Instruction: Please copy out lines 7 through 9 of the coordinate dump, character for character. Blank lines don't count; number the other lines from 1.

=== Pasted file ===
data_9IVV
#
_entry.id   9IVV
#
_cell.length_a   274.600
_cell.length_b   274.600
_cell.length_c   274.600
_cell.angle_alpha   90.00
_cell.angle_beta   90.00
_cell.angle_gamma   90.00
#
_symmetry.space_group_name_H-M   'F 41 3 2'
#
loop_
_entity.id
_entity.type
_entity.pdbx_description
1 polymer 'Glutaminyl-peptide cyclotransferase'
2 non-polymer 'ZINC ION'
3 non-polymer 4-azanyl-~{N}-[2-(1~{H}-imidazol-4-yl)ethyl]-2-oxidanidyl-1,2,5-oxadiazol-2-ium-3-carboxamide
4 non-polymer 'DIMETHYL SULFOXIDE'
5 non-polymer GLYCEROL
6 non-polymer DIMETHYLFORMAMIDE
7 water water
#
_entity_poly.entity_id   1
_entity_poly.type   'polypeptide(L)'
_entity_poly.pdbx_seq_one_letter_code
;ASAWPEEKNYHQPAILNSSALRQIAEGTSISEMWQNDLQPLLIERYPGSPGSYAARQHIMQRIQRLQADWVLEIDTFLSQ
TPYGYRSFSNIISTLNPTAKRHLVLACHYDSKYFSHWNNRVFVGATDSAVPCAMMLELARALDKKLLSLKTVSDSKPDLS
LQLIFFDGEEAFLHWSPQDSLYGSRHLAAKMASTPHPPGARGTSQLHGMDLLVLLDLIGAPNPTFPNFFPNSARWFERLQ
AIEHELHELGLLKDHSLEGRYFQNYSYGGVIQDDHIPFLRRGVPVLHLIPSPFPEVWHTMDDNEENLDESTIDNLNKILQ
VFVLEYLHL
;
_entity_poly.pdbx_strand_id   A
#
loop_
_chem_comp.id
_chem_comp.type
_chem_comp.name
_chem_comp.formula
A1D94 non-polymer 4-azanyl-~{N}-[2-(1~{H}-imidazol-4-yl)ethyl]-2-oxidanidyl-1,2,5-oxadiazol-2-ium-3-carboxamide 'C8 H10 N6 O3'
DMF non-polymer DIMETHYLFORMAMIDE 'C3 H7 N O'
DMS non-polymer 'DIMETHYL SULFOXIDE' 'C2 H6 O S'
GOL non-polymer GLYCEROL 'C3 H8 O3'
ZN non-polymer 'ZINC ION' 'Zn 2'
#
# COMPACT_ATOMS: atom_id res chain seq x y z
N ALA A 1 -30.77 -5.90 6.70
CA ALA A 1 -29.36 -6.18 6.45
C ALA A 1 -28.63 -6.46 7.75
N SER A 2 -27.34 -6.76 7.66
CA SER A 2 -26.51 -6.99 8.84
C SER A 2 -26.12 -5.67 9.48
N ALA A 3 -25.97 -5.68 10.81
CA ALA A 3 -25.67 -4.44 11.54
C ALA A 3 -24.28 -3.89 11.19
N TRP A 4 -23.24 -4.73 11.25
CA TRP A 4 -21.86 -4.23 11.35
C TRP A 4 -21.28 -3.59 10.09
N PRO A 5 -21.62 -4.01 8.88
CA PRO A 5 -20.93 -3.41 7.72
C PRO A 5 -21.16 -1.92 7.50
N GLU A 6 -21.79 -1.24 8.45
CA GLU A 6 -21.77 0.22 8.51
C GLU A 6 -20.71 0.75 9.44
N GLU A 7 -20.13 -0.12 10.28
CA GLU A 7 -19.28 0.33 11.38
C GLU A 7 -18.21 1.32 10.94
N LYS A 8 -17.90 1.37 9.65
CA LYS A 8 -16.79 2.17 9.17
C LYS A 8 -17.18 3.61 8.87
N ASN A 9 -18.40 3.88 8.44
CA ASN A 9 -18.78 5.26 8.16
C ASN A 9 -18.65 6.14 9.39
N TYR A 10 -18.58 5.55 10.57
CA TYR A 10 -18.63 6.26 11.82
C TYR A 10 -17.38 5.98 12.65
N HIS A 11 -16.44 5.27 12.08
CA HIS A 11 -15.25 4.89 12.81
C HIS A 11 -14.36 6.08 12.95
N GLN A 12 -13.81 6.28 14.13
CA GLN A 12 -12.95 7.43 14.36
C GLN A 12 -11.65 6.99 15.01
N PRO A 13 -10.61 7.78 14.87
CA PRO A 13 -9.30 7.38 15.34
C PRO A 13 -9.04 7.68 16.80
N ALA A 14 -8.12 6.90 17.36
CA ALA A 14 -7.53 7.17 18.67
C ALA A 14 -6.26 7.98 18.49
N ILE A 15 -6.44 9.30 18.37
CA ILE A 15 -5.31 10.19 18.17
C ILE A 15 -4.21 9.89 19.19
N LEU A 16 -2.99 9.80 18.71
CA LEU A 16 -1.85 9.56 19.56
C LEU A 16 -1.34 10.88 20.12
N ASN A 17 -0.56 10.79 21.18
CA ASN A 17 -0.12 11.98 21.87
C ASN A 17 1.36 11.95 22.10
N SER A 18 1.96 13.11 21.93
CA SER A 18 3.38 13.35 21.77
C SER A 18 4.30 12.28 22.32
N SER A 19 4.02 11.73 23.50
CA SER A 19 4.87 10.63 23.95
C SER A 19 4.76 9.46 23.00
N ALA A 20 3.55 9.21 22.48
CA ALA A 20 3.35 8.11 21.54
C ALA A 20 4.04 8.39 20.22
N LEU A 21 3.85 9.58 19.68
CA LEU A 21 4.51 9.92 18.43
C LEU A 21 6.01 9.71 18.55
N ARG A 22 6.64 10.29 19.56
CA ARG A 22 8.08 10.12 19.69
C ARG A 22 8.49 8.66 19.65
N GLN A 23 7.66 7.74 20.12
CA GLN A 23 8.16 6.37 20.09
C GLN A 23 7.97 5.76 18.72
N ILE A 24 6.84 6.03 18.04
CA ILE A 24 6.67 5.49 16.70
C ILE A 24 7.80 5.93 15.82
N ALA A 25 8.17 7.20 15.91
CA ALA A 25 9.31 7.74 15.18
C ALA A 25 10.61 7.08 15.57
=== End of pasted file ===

_cell.length_c   274.600
_cell.angle_alpha   90.00
_cell.angle_beta   90.00